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Confession. Yeah, it’s been awhile since I’ve been. I know. I know. It’s Lent. And a Year of Mercy. I know that too. But… Hey, I have my reasons why I haven’t been in a couple years. They aren’t particularly good reasons, but they’re mine.

But I decided that maybe this year for Lent, I might actually try living the penance I’ve been given more than once and by several different confessors: to lighten up on myself, even just a little bit. That’s really not so easy for me to do but there have been days when I’ve managed to pull it off. I actually let myself skip a couple of minor homework assignments in spite of the ding it might put in my grade. Yeah – me – the perfectionist. Crazy right? There was so much going on and trying to juggle it all was making life too crazy. So I actually let an assignment go. More importantly, I let an assignment go and didn’t beat up on myself for it. That’s the hard part. To simply let it go. And I can’t say I’ve completely let it go and never looked back. I still know the grades in all three of my classes averaged out to two decimal places. But I also know that when one of those classes is a bit lower than it could have been, that I’m not going to freak out over it or drive myself batty trying to fix it. It’s just going to be what it is and I will be okay with that.

Part of the juggling act the last two weeks included my younger son, Eugene, needing to get glasses. He only needs them for distance but that will mean wearing them to school. He loves being able to see stuff across the room and he hates wearing glasses. During that ride home from the eye doctor, wearing his new glasses for the first time, his non-stop running commentary was something I won’t soon forget. A snippet of that conversation went something like this:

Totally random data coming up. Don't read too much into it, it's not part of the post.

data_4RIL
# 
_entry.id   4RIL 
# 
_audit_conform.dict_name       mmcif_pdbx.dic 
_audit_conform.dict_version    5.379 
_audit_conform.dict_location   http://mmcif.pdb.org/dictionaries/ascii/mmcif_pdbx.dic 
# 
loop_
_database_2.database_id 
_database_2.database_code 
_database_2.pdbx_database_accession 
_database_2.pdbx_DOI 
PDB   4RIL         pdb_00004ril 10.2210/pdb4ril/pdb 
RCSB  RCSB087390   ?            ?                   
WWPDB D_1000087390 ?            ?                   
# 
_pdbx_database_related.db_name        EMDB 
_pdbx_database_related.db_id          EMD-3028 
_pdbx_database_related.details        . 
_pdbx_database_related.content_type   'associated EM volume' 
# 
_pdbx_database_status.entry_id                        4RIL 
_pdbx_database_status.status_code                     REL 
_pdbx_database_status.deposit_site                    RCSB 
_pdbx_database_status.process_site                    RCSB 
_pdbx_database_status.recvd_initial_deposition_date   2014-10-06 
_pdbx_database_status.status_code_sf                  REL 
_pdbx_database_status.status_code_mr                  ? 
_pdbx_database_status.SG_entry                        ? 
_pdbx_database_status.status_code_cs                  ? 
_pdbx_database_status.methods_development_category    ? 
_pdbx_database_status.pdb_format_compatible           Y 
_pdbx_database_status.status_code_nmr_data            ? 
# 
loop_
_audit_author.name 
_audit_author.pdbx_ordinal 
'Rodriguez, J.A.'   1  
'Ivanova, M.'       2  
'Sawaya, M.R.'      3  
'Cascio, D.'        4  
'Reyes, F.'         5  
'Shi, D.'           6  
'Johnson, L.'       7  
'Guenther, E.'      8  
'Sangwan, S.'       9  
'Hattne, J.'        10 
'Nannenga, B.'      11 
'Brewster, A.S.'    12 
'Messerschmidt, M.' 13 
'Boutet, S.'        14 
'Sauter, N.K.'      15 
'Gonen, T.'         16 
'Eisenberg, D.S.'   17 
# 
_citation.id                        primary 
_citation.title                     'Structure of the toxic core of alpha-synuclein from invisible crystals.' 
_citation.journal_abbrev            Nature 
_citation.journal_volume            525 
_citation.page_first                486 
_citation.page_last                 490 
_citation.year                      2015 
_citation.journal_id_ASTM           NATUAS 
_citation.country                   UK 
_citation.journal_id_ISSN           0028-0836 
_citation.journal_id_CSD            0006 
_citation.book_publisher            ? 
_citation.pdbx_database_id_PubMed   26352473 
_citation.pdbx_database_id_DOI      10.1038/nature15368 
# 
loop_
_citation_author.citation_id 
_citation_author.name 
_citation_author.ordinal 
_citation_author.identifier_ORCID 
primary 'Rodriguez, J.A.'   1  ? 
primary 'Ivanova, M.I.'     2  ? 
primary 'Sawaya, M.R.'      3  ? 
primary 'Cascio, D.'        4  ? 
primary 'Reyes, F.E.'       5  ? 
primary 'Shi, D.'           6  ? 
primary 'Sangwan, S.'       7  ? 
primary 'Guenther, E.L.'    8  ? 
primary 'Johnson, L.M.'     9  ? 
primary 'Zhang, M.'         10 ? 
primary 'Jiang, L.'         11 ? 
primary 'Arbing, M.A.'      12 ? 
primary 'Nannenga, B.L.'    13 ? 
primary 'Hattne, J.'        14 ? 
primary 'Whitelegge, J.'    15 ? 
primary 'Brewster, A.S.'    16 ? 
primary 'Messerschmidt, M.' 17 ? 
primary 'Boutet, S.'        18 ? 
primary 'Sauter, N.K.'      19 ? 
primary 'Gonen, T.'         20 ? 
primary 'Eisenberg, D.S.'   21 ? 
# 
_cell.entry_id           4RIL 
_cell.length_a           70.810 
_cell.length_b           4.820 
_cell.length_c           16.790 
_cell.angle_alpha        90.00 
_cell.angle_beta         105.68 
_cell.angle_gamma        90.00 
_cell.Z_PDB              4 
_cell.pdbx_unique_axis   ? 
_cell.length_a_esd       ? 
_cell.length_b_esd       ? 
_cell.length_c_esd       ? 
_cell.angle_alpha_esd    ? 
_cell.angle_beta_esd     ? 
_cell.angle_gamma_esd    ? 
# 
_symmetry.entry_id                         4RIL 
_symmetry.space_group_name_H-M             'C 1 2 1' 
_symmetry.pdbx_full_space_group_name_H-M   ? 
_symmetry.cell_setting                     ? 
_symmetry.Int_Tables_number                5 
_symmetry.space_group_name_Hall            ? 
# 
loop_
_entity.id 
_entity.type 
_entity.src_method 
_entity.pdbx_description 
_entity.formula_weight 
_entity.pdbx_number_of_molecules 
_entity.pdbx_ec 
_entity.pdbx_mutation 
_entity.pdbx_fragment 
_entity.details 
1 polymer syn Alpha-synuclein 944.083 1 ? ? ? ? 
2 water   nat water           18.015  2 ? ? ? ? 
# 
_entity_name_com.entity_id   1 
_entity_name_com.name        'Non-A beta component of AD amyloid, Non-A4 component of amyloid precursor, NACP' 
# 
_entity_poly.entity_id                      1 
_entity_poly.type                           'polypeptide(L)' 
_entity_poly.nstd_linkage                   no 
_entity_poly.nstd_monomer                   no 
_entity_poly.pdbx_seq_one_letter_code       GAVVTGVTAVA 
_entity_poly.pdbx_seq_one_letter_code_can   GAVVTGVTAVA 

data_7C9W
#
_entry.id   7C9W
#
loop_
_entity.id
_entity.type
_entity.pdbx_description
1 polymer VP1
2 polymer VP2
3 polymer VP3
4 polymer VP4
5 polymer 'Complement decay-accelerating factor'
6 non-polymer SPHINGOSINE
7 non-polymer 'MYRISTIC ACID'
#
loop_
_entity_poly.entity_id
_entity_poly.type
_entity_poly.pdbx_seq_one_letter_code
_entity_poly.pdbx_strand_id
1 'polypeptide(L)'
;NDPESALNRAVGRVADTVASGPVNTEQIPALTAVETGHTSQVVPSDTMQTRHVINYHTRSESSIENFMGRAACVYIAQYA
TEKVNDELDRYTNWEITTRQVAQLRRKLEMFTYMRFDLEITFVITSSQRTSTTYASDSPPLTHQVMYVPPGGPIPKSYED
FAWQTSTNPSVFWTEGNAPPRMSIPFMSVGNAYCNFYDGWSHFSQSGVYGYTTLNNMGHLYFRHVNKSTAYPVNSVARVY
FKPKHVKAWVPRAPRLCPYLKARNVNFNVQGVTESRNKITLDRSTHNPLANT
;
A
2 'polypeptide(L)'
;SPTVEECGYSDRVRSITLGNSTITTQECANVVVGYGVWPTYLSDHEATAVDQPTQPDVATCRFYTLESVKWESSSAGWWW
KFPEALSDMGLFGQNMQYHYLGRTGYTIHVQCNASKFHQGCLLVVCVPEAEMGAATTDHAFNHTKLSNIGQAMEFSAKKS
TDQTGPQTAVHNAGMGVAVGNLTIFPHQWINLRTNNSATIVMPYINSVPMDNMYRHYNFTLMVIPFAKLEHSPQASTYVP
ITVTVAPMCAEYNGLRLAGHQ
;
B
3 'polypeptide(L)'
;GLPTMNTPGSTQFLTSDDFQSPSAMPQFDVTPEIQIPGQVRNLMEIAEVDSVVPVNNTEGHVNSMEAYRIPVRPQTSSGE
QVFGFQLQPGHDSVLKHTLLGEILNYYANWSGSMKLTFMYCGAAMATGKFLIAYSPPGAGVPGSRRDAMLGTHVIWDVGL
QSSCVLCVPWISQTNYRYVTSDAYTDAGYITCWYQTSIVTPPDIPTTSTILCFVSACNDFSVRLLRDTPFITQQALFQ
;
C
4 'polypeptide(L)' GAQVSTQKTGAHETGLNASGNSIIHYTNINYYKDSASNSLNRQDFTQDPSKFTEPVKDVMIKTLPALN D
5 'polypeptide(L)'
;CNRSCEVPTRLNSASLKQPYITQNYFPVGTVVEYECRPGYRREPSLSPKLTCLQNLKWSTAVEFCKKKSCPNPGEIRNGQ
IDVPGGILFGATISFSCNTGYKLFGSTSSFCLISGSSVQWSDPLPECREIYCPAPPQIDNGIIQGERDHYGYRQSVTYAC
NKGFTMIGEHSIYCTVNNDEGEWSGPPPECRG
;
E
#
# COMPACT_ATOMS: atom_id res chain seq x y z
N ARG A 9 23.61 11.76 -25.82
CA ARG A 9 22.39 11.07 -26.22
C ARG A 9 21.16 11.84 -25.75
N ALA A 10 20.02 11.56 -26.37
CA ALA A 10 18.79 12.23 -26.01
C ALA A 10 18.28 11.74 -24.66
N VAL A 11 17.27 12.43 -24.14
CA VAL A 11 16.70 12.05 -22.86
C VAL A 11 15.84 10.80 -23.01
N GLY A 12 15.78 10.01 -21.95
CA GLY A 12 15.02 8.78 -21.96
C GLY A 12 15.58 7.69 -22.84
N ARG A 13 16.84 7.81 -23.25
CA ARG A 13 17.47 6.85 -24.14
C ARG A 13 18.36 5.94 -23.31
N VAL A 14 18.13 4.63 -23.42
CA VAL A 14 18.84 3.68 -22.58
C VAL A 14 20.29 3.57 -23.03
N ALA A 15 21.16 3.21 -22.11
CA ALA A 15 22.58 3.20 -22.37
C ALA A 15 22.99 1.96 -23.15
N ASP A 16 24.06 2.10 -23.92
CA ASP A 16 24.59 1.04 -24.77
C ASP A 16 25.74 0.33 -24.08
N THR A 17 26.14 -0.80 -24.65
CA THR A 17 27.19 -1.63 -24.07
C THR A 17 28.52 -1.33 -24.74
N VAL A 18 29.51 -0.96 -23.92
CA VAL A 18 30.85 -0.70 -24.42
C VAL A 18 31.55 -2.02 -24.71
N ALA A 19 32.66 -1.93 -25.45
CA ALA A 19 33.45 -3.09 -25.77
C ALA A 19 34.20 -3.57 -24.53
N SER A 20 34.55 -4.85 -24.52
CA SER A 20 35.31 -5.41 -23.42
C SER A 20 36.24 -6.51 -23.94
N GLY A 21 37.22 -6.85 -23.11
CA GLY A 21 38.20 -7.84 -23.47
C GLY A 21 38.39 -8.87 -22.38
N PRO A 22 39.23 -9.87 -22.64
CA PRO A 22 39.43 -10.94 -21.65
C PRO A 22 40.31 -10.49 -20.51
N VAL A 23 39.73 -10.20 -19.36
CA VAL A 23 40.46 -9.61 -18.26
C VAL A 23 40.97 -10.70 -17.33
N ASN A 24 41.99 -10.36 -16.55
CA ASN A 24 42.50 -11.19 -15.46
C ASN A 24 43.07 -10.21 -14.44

Eugene: But if I take these off, now I can’t see.

Me: You couldn’t see anyway. That’s why you got glasses.

Eugene: Ack!! I’m cursed!! I can’t not wear them!!

Painful grammar aside, I know what he means. Sometimes, the way we see things changes and to go back to seeing them the old way wouldn’t make a lick of sense. Kind of like me finally seeing that my whole world isn’t going to go to hell in a hand-basket because I allowed myself to be a normal, imperfect human being. That can’t be unseen. And I know that because I tried. Yes. Really. And I’m adding that to the list of things I will no beat up on myself for doing and let that be what it is.

So what about Confession?  Lent isn’t over yet. I’ll get there. I just need to let go of my not-particularly-good reasons. For Christmas, I bought myself an Anglican rosary. The story behind that will be another post for another time. But for Lent, the prayer that I have prayed most often on those beads is from Julian of Norwich. All shall be well and all shall be well and all manner of thing shall be well.

 

 

Terms and Conditions

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I’ve spent the last few weeks avoiding coming to terms with my trust issues. The simple exercise of writing a list of those I trust turned into ten days of me either avoiding my journal entirely or staring at a blank page and then walking away.

With the start of Lent, I have found myself thrown back into the same emotional grist mill where I spent all of Advent. I kind of expect the teary moments this time around and that’s okay. I can handle those. That sounds like such a simple thing. To be able to cry and be okay with the tears. But the reality is it has taken a long time for me to get to this point. To stop believing the lies that crying over things that hurt is a sign of instability or weakness.

What has been so much harder to come to terms with has been my anger. This time of year always sits like lead. The end of January to the end of March is always haunted by memories of my father’s last weeks. The one place, the church,  I often turned to for solace has become so tainted that it is no longer a sanctuary and the church I have moved to is still too unfamiliar to be completely comfortable. I’m angry that I have been driven out of my refuge. I deeply resent being betrayed and abandoned by people I trusted, most especially my pastor and confessor. Every time those tears come because I’m feeling adrift, the anger comes raging up behind the tears.

So here I am. Second Sunday of Lent. A blank page in my journal staring back at me. Trust. Who do I trust? There is a list. It has more people on it than it used to. But is a very gradational list. I trust only up to a point. And that point depends on the situation and the person and our relationship.

Am I on my own list? No. Or maybe a better answer would be: Not yet.

Is God on my list?  Cautiously, yes.

How is that God, who loves me unconditionally, is so hard for me to trust? Because too often what I’ve known as love has always been conditional.